As per the case scenario, both Skye and Clover have contributed to the purchase of the Torrens title land Nirvana, with Skye contributing 30 percent and Clover contributing 70 percent in purchase price. Skye holds the title, while promising that the title would be transferred to both names, but dies soon after. Now the litigation action comes to context because Skye’s will leave \her property to her spiritual advisor. Nevertheless, the law will recognize the co-tenancy or concurrent ownership of Clover. In addition, a concurrent ownership termed as a co-tenancy is one that more than one person will own the property at a time (FindLaw, 2017). Now, even if the title is held by Skye alone, both have contributed towards buying, and hence common law jurisdictions will recognize both as tenants. They are co-owners and have unrestricted rights and here the title owner has also made a promise, so it will be possible for Clover to seek remedy or action as the wronged owner of Nirvana. Under the Torrens law, it will be possible to claim an exception.
Two forms of exceptions could be claimed, the first is that of the exception to Torrens in the context of fraud (LinkedIn, 2013). This is according to section 42(1) of Real Property Act 1900. The fraud referred to is actual fraud where dishonest behaviour could be cited for exception to Torrens. Now the fraud exception cannot be applied in this case scenario. The second exception that can be claimed is called the in personal exception. The in personal exception will recognize the obligations on the title owner which in this case is Skye. Skye holds the obligation to transfer the land in both names. Now Clover can highlight that obligation in order to ensure that equitable justice is delivered to him as the concurrent owner.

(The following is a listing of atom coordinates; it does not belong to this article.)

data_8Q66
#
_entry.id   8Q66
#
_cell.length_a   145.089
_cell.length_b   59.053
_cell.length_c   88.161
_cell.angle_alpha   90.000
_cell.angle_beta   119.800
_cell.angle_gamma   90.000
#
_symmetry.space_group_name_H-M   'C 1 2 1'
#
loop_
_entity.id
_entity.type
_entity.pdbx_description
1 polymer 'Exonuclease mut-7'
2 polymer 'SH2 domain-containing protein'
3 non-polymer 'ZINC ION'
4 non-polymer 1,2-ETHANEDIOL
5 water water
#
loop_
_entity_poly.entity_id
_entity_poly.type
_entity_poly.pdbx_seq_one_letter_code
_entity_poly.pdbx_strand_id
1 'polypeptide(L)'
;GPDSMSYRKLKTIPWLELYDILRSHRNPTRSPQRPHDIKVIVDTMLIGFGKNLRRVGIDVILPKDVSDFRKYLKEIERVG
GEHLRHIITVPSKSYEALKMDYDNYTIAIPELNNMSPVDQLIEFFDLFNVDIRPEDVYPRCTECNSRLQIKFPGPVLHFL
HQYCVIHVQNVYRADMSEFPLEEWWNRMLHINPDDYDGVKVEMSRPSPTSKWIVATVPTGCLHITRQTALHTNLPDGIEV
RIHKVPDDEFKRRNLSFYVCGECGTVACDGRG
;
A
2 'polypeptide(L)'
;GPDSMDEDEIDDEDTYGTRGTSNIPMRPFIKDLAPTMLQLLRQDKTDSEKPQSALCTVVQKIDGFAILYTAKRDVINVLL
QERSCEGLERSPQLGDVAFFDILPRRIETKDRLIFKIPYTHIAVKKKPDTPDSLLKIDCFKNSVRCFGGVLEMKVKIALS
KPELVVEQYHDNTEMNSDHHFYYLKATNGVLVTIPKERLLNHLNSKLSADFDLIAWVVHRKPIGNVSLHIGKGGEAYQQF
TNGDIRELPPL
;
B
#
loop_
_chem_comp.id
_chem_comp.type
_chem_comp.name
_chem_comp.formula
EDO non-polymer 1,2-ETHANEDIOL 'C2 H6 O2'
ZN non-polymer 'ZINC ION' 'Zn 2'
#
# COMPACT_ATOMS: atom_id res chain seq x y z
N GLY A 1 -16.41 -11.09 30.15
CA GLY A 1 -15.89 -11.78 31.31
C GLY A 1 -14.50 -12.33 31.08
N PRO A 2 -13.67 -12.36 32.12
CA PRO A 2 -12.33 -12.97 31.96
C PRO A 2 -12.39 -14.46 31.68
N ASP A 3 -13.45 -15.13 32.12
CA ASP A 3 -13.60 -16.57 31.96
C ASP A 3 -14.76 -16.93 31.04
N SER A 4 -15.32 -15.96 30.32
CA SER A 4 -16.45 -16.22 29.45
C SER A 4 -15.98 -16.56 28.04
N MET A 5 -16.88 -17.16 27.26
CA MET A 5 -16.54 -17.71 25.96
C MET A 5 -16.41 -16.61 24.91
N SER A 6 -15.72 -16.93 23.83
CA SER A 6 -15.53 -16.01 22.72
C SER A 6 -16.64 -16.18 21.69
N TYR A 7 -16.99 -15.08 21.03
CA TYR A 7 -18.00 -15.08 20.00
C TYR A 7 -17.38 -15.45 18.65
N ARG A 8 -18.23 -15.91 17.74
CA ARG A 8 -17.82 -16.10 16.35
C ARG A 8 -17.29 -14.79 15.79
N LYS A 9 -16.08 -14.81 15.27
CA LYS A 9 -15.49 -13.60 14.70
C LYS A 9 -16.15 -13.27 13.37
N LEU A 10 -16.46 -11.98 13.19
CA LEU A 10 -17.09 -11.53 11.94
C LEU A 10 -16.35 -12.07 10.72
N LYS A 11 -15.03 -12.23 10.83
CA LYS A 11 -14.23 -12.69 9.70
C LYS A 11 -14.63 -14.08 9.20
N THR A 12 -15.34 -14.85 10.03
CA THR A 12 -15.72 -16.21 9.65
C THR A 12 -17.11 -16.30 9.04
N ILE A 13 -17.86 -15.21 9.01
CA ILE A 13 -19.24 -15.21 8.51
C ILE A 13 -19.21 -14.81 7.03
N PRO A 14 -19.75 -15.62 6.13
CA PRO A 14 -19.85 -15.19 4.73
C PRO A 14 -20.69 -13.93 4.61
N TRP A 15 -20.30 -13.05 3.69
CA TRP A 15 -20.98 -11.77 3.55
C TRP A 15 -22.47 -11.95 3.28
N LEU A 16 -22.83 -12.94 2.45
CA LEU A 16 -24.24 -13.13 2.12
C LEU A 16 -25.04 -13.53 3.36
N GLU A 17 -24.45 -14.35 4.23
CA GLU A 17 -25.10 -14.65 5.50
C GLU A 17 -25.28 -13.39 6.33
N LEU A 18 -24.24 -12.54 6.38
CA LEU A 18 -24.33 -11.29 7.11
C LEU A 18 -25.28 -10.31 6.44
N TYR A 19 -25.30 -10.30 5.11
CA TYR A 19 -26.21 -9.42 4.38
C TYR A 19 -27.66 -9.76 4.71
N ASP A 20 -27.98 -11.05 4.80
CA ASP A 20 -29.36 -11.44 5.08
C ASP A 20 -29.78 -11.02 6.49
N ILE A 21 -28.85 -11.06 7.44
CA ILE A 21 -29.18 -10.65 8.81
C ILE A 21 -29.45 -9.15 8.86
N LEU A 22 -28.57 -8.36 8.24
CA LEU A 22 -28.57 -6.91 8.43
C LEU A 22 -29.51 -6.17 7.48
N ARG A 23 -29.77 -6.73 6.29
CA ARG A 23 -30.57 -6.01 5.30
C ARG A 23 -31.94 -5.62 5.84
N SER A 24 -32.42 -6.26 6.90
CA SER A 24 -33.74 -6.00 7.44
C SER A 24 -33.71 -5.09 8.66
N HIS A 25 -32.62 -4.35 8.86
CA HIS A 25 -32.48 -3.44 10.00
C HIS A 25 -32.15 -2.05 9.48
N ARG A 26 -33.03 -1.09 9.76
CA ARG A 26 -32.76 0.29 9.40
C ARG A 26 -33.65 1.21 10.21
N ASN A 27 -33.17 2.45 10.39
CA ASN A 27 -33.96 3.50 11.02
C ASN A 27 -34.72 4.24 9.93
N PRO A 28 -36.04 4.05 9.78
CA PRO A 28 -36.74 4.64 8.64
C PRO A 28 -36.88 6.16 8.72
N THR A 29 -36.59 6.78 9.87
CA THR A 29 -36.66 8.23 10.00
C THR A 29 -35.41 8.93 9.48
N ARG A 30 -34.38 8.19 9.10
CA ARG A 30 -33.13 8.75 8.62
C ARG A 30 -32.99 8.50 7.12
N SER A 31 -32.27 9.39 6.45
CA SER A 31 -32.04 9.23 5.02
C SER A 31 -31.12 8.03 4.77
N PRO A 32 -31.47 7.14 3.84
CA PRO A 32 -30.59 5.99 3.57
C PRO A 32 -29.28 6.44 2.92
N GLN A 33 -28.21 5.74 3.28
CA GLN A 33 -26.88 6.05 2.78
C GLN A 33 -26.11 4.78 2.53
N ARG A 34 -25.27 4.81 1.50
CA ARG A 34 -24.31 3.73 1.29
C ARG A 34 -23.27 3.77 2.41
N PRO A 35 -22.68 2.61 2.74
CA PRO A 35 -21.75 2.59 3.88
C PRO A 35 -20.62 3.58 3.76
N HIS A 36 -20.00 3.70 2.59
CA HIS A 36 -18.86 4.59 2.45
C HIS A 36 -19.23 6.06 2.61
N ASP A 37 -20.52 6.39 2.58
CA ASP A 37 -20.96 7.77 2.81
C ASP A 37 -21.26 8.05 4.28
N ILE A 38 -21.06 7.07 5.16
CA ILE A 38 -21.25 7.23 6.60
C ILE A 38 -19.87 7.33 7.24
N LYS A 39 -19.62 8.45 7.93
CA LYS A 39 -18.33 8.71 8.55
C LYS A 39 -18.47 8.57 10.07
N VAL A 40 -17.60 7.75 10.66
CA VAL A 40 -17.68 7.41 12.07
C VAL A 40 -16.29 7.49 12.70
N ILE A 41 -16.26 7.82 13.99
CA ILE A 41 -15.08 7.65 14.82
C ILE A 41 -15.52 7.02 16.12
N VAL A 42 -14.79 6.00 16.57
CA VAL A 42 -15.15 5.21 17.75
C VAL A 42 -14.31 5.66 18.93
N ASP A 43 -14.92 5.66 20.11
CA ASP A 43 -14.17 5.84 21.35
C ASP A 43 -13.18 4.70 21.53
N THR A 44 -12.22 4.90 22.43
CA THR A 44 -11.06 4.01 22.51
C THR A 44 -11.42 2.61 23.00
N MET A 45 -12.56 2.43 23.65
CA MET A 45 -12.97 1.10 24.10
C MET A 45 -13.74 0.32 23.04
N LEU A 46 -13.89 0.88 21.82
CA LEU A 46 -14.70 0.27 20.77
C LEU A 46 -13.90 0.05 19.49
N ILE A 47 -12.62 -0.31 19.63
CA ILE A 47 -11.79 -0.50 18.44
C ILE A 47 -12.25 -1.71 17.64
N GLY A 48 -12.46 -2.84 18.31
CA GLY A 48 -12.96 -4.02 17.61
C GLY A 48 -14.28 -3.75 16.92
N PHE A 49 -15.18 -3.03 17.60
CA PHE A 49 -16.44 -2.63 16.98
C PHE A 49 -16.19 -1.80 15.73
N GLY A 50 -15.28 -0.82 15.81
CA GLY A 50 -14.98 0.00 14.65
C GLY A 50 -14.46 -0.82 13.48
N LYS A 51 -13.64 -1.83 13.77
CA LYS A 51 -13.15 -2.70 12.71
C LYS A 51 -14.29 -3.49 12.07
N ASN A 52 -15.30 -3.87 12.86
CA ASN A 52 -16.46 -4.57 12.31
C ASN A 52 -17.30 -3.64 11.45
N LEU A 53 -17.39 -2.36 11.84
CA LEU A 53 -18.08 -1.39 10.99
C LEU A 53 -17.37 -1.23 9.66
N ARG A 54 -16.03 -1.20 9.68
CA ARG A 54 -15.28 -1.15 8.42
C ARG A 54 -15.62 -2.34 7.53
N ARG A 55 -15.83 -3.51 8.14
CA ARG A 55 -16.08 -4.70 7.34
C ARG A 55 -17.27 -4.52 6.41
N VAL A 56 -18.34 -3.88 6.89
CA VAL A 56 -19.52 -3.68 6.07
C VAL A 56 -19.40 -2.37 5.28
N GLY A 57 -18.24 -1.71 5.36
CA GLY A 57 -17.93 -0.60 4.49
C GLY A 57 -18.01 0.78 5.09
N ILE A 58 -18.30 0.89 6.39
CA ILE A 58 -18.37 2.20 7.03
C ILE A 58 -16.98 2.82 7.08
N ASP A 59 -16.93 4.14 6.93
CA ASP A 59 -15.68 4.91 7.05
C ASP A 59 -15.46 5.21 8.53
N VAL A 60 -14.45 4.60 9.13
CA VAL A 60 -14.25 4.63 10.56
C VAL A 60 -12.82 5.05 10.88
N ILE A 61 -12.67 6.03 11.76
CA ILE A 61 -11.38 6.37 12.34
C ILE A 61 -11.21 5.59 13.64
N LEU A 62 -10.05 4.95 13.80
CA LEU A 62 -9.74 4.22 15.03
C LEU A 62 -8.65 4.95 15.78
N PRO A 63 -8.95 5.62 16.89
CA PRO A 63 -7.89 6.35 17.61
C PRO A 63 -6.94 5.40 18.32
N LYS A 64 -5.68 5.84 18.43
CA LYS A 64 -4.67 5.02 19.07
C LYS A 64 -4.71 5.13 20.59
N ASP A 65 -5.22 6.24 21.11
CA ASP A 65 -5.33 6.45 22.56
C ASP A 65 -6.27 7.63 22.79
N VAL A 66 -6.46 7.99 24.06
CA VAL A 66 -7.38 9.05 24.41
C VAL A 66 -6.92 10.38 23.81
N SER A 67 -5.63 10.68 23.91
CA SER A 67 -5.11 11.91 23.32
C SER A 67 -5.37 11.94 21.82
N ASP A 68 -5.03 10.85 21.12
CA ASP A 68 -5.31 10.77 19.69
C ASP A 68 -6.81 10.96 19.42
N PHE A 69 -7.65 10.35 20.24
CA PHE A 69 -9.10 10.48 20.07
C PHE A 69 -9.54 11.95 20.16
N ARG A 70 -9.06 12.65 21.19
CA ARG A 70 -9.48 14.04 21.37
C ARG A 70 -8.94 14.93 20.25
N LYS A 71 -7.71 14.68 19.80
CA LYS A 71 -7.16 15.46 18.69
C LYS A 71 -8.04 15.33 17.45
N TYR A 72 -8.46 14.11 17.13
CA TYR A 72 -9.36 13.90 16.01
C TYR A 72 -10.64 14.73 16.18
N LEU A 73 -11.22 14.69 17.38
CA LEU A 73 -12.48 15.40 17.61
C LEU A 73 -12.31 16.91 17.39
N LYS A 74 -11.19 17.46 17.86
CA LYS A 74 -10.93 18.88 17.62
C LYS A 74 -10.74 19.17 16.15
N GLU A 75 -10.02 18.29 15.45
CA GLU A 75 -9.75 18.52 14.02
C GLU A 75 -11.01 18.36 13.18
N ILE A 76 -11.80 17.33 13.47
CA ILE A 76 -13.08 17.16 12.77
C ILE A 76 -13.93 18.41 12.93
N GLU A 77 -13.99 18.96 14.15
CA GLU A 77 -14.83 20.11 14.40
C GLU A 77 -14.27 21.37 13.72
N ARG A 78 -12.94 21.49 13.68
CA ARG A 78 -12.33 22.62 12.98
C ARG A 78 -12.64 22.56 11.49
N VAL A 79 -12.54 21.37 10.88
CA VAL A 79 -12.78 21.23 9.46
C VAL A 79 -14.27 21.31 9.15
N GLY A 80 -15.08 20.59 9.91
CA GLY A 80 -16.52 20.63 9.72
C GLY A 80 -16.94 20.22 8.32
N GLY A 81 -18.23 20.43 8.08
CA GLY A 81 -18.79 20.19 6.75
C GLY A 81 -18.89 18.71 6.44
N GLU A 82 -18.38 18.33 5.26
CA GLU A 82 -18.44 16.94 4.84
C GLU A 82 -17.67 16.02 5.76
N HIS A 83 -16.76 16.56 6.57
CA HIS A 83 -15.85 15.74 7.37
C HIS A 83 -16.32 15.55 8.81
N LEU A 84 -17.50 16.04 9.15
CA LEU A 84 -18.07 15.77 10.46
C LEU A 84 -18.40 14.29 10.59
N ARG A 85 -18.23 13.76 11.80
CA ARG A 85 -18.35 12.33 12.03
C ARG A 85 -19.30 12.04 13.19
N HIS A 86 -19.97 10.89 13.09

According to Conveyancing (Sale of Land) Regulations 2010, Schedule 3 states that it is necessary to ascertain that the property does not have any adverse affectations. It comes under prescribed warranties, where it is essential for the vendor to warrant that the residential property that sold is not subject to any form of adverse affectations (New South Wales Consolidated Regulations, 2010). Some of the adverse affectations that are recognized are a proposal made for the alteration of the land, or for the purpose of widening the land etc. The proposal could have been made by the Traffic Authority or the Rail Corporation or by the Minister of Education and Training etc. An order listed under the State Heritage Register would be considered as an adverse affectation of property.
Three-year-old s149 certificate
It is unwise to rely upon a three-year-old s149 certificate. Now Pickin has argued against the new sales of contract, asking me to use the s149 that he has from three years back for the sale of the property. The s149 is indeed a significant document as it has a direct effect on the sales price. It is basically a zoning certificate that is issued by local council (Xegas, 2013). Now the existing s149 cannot be used, as the Section 149 certificate requirements could change over time because of changing local rules, and three years would be a long enough time for it not to be considered current. Furthermore, as presented earlier, the s149 is just one of the documents and is not the only document to be considered here, so the s149 alone cannot be used, a Contract of Sale is essential.